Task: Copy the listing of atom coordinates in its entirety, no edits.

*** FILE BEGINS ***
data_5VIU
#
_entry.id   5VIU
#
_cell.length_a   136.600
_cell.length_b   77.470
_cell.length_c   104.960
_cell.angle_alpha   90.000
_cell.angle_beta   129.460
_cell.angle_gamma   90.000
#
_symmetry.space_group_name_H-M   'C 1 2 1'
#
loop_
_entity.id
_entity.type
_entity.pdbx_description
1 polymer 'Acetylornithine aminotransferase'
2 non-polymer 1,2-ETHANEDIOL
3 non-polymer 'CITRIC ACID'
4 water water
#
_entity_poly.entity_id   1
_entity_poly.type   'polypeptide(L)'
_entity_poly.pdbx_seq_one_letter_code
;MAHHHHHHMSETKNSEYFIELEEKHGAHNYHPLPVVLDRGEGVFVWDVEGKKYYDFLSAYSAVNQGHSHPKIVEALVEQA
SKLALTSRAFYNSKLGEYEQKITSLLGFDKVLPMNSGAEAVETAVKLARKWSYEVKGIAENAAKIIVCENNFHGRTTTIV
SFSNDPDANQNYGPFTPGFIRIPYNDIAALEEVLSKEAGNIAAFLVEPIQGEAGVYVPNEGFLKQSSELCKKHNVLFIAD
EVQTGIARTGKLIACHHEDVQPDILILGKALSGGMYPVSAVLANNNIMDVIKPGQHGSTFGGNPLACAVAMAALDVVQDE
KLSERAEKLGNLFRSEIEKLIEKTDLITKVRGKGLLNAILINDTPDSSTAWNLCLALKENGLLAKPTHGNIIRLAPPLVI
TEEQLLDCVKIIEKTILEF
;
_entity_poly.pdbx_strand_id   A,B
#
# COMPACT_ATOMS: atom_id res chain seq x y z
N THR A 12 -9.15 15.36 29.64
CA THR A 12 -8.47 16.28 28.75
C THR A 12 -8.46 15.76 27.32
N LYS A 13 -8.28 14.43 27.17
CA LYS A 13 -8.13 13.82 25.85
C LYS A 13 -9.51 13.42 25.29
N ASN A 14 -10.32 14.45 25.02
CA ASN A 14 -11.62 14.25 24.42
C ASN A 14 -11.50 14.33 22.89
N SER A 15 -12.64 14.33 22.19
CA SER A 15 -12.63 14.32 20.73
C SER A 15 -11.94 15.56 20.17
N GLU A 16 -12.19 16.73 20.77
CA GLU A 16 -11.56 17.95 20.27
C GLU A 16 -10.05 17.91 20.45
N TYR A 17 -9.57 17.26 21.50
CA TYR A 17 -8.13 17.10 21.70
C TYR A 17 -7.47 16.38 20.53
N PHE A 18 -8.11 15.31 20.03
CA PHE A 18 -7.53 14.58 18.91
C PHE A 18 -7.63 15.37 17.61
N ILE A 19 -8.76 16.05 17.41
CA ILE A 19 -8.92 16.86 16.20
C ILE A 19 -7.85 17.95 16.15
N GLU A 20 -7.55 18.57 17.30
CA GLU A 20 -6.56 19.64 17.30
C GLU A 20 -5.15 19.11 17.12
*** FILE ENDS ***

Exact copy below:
data_5VIU
#
_entry.id   5VIU
#
_cell.length_a   136.600
_cell.length_b   77.470
_cell.length_c   104.960
_cell.angle_alpha   90.000
_cell.angle_beta   129.460
_cell.angle_gamma   90.000
#
_symmetry.space_group_name_H-M   'C 1 2 1'
#
loop_
_entity.id
_entity.type
_entity.pdbx_description
1 polymer 'Acetylornithine aminotransferase'
2 non-polymer 1,2-ETHANEDIOL
3 non-polymer 'CITRIC ACID'
4 water water
#
_entity_poly.entity_id   1
_entity_poly.type   'polypeptide(L)'
_entity_poly.pdbx_seq_one_letter_code
;MAHHHHHHMSETKNSEYFIELEEKHGAHNYHPLPVVLDRGEGVFVWDVEGKKYYDFLSAYSAVNQGHSHPKIVEALVEQA
SKLALTSRAFYNSKLGEYEQKITSLLGFDKVLPMNSGAEAVETAVKLARKWSYEVKGIAENAAKIIVCENNFHGRTTTIV
SFSNDPDANQNYGPFTPGFIRIPYNDIAALEEVLSKEAGNIAAFLVEPIQGEAGVYVPNEGFLKQSSELCKKHNVLFIAD
EVQTGIARTGKLIACHHEDVQPDILILGKALSGGMYPVSAVLANNNIMDVIKPGQHGSTFGGNPLACAVAMAALDVVQDE
KLSERAEKLGNLFRSEIEKLIEKTDLITKVRGKGLLNAILINDTPDSSTAWNLCLALKENGLLAKPTHGNIIRLAPPLVI
TEEQLLDCVKIIEKTILEF
;
_entity_poly.pdbx_strand_id   A,B
#
# COMPACT_ATOMS: atom_id res chain seq x y z
N THR A 12 -9.15 15.36 29.64
CA THR A 12 -8.47 16.28 28.75
C THR A 12 -8.46 15.76 27.32
N LYS A 13 -8.28 14.43 27.17
CA LYS A 13 -8.13 13.82 25.85
C LYS A 13 -9.51 13.42 25.29
N ASN A 14 -10.32 14.45 25.02
CA ASN A 14 -11.62 14.25 24.42
C ASN A 14 -11.50 14.33 22.89
N SER A 15 -12.64 14.33 22.19
CA SER A 15 -12.63 14.32 20.73
C SER A 15 -11.94 15.56 20.17
N GLU A 16 -12.19 16.73 20.77
CA GLU A 16 -11.56 17.95 20.27
C GLU A 16 -10.05 17.91 20.45
N TYR A 17 -9.57 17.26 21.50
CA TYR A 17 -8.13 17.10 21.70
C TYR A 17 -7.47 16.38 20.53
N PHE A 18 -8.11 15.31 20.03
CA PHE A 18 -7.53 14.58 18.91
C PHE A 18 -7.63 15.37 17.61
N ILE A 19 -8.76 16.05 17.41
CA ILE A 19 -8.92 16.86 16.20
C ILE A 19 -7.85 17.95 16.15
N GLU A 20 -7.55 18.57 17.30
CA GLU A 20 -6.56 19.64 17.30
C GLU A 20 -5.15 19.11 17.12